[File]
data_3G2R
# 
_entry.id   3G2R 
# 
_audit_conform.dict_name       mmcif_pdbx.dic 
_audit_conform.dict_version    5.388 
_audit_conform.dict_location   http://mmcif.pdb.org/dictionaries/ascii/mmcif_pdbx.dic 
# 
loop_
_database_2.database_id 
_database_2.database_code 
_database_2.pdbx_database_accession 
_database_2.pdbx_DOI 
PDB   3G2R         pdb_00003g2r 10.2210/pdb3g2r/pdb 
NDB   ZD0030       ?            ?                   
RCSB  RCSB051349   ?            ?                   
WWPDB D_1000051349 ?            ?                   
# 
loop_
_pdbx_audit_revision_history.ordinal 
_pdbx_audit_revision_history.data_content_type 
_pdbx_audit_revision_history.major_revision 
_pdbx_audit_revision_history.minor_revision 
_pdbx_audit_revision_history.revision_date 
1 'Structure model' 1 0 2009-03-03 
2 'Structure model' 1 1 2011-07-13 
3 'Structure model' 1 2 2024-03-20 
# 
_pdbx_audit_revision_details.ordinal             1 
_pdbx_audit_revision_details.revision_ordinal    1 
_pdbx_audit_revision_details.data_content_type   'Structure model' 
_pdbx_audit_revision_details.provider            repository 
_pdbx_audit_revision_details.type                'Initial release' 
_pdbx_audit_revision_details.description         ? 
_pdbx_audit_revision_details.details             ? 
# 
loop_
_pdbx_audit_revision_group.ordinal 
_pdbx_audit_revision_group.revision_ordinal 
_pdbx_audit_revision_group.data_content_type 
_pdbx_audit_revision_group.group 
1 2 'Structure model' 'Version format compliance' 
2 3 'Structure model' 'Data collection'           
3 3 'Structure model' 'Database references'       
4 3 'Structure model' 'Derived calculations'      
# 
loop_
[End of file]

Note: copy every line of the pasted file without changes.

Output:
data_3G2R
# 
_entry.id   3G2R 
# 
_audit_conform.dict_name       mmcif_pdbx.dic 
_audit_conform.dict_version    5.388 
_audit_conform.dict_location   http://mmcif.pdb.org/dictionaries/ascii/mmcif_pdbx.dic 
# 
loop_
_database_2.database_id 
_database_2.database_code 
_database_2.pdbx_database_accession 
_database_2.pdbx_DOI 
PDB   3G2R         pdb_00003g2r 10.2210/pdb3g2r/pdb 
NDB   ZD0030       ?            ?                   
RCSB  RCSB051349   ?            ?                   
WWPDB D_1000051349 ?            ?                   
# 
loop_
_pdbx_audit_revision_history.ordinal 
_pdbx_audit_revision_history.data_content_type 
_pdbx_audit_revision_history.major_revision 
_pdbx_audit_revision_history.minor_revision 
_pdbx_audit_revision_history.revision_date 
1 'Structure model' 1 0 2009-03-03 
2 'Structure model' 1 1 2011-07-13 
3 'Structure model' 1 2 2024-03-20 
# 
_pdbx_audit_revision_details.ordinal             1 
_pdbx_audit_revision_details.revision_ordinal    1 
_pdbx_audit_revision_details.data_content_type   'Structure model' 
_pdbx_audit_revision_details.provider            repository 
_pdbx_audit_revision_details.type                'Initial release' 
_pdbx_audit_revision_details.description         ? 
_pdbx_audit_revision_details.details             ? 
# 
loop_
_pdbx_audit_revision_group.ordinal 
_pdbx_audit_revision_group.revision_ordinal 
_pdbx_audit_revision_group.data_content_type 
_pdbx_audit_revision_group.group 
1 2 'Structure model' 'Version format compliance' 
2 3 'Structure model' 'Data collection'           
3 3 'Structure model' 'Database references'       
4 3 'Structure model' 'Derived calculations'      
# 
loop_